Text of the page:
fbpx
Settings

Getting Somebody Else’s Town Right – Researching Settings for Your Writing

Researching Settings for Your Writing
Written by Jennifer R. Povey

The old adage is “write what you know.” Most writers, though, have to step outside that comfort zone sooner or later.

If you are writing something set in the “real world,” you might set it in your hometown, or a town where you have lived for several years. However, you might also want to set your story somewhere else. One way, used by many, is to create a fictional town or city. DC Comics has Metropolis, Lovecraft has the infamous Arkham, and Agatha Christie has created wholly invented towns like Chipping Cleghorn.

Ah, but what if you really do want to use real-world locations? Maybe you want to set your book in San Francisco but have never been further west than Minneapolis. Or, you discover that Copenhagen is the Las Vegas of Europe and need to do a shotgun wedding.

This article has tools and techniques for writing in somebody else’s town without, hopefully, having a bunch of locals inform you that there is no such Metro station as “Cathedral Heights.”

So, how do you start researching settings for your writing?

Internet Research

Like everything else, writing in somebody else’s town takes research. For most of us these days, the first stop is the internet. Here are a few good sources you can start with:

  1. Wikipedia. People knock Wikipedia as a source, but it’s useful for basic facts about a place and as a starting point. You can usually trust it to give you such information as population and a few facts. Remember that Wikipedia is for things “everyone knows,” and may not always be accurate. I’ve found it to be useful, though.
  2. Historical weather sources. If you just want to know what the weather was like on June 21st, 1999 in London, Weather Underground is a good source (If you’re curious, it was in the 50s and not raining). If you’re just trying to find out what would be typical for London in June, though, you can literally just google “weather average for London” and it’ll give you averages by month. Another useful site is Holidayweather.com, although it only covers major tourist destinations. Which brings us to:
  3. TripAdvisor. You may laugh, but I use TripAdvisor all the time and not just to find restaurants while on vacation. Use it to look through restaurants in Helsinki to discover what Finnish people eat, to find historical sites that might end up being plot points. If you use it for travel and have an account, I recommend researching for settings in incognito mode, so it doesn’t spam your email on the assumption you are actually planning on going to Rome…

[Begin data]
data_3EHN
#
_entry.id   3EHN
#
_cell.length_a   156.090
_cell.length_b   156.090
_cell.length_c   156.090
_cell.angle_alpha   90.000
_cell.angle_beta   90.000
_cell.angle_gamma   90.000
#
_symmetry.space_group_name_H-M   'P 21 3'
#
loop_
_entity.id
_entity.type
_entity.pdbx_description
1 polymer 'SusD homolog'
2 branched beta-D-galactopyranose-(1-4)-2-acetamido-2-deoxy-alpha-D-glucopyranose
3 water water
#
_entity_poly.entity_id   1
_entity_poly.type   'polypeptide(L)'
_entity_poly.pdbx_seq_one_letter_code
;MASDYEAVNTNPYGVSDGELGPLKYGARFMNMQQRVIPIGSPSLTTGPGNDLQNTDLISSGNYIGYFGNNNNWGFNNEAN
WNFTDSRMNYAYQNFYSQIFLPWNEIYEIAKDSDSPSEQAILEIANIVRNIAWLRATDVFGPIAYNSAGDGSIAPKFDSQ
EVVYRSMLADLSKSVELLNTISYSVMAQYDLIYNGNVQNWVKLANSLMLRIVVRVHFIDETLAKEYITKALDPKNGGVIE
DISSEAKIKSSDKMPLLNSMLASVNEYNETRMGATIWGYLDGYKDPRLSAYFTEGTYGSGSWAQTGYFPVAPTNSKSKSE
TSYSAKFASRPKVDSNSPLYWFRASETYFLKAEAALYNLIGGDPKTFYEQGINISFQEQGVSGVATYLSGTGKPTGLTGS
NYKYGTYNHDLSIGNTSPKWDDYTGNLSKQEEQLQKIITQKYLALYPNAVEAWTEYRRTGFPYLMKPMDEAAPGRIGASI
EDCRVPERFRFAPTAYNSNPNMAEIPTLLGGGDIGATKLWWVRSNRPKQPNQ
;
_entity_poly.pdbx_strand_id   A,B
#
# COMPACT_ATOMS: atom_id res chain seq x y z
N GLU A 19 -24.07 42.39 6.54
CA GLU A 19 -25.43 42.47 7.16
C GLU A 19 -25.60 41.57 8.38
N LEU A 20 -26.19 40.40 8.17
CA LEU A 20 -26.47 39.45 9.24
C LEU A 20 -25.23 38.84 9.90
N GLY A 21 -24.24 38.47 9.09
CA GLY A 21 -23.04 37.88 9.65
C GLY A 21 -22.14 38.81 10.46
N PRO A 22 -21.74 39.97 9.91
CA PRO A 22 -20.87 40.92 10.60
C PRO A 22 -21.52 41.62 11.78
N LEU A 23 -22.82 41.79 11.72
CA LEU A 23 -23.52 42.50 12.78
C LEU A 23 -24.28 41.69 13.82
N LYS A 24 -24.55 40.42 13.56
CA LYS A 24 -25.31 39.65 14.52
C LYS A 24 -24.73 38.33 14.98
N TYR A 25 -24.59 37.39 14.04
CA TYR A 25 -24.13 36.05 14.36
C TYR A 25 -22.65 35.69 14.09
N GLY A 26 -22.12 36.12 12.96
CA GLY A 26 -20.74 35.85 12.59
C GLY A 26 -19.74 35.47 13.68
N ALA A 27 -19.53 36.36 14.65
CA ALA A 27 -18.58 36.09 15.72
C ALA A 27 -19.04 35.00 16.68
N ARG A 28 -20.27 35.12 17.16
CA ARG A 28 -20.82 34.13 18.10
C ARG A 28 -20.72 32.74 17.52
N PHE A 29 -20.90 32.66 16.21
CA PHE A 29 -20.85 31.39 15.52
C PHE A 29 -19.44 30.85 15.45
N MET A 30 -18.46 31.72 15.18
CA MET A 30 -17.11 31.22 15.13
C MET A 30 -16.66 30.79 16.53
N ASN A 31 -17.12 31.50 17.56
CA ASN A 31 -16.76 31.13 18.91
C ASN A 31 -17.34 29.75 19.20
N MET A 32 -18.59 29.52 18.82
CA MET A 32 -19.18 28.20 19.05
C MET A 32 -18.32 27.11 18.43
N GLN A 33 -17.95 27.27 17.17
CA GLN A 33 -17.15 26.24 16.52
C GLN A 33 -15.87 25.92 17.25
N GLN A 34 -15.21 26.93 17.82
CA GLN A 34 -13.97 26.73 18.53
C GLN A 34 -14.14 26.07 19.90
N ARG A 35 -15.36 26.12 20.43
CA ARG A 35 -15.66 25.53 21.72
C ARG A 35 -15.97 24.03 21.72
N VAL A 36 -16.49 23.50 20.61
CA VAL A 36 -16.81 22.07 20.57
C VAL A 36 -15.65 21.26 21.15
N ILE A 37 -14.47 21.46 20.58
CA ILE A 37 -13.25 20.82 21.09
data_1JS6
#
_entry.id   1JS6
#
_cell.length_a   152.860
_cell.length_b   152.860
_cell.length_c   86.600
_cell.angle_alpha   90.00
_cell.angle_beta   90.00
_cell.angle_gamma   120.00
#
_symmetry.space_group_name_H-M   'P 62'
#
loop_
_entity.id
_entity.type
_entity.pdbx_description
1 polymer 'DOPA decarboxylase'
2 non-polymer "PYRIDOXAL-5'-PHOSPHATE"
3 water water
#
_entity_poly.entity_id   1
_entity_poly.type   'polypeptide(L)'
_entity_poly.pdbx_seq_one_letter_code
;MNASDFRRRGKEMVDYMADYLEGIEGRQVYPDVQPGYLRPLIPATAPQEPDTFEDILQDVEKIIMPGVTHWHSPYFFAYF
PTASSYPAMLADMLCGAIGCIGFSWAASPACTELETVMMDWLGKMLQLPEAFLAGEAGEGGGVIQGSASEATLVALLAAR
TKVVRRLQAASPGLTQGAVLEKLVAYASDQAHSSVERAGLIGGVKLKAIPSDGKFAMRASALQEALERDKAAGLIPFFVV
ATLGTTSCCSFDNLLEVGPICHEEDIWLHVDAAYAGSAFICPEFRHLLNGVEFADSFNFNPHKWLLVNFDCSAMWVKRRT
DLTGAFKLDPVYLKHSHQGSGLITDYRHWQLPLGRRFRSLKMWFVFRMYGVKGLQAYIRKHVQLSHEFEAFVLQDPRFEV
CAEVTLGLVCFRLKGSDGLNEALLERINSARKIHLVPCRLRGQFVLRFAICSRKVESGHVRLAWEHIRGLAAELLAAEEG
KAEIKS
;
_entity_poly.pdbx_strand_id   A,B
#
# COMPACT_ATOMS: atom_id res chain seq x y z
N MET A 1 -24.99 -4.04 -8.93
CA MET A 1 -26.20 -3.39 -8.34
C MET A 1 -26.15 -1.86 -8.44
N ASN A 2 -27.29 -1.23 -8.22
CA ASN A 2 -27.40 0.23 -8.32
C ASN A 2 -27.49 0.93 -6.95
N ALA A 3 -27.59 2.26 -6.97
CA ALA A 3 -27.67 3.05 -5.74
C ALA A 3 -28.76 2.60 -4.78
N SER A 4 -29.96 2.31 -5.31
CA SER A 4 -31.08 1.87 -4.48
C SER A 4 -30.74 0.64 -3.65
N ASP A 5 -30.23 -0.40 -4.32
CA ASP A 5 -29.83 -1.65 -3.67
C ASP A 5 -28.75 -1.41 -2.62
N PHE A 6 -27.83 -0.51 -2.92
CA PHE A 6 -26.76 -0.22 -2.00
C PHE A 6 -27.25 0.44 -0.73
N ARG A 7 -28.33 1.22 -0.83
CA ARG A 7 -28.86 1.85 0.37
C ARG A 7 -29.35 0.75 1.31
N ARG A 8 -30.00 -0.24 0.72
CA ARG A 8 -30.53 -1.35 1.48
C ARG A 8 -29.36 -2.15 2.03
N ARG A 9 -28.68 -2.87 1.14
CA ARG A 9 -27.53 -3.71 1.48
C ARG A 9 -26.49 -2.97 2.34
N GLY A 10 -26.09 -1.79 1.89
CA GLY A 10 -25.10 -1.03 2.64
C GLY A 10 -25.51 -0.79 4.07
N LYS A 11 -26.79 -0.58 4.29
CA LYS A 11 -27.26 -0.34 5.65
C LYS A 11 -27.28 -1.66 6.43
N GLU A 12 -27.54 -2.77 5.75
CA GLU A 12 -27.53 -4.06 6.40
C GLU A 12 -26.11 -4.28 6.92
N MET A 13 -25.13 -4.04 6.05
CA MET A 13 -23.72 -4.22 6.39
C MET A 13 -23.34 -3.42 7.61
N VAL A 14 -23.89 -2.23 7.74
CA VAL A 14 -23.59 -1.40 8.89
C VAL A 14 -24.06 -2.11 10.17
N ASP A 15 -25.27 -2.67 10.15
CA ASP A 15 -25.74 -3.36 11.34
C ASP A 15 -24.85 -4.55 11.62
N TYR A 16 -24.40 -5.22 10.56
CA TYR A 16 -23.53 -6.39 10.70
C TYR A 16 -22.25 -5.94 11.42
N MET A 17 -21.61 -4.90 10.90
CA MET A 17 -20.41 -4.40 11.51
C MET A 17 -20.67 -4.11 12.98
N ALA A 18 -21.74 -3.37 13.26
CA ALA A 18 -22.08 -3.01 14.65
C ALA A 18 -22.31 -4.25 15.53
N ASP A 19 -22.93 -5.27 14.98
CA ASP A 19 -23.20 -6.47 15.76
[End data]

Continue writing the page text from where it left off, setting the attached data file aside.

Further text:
4. The town’s own website. Most towns these days have a website, and it’s a good source of information for historical overviews, demographics, etc. Check out the chamber of commerce site too. Often, they have a list of stores and restaurants downtown (remember not to make a real business look bad in your story). These sites will also give information intended for residents. Do you need to know if trash day is Tuesday or Wednesday? Are you looking for a park to set a scene in?
  5. Real estate sites. Realtors often have useful neighborhood guides on their sites, which are aimed at people relocating. House prices can also tell you at a glance where the bad part of town is.

Google Maps and Google Street View

I have no idea how people wrote in other places without Google Maps and Street View. If you’re writing in a city you have never been to, or even one you are only somewhat familiar with, you can literally “travel” around the city virtually and move your characters from place to place. You can go down a specific street in a neighborhood and see what style the houses are. Trace your characters movements during the outline or the first draft. You can also use the directions function to work out travel time if it’s relevant.

On a related note, for big cities, do look at the transit map so you don’t make a Cathedral Heights level mistake. Unless, of course, you intend to. Check opening hours, too…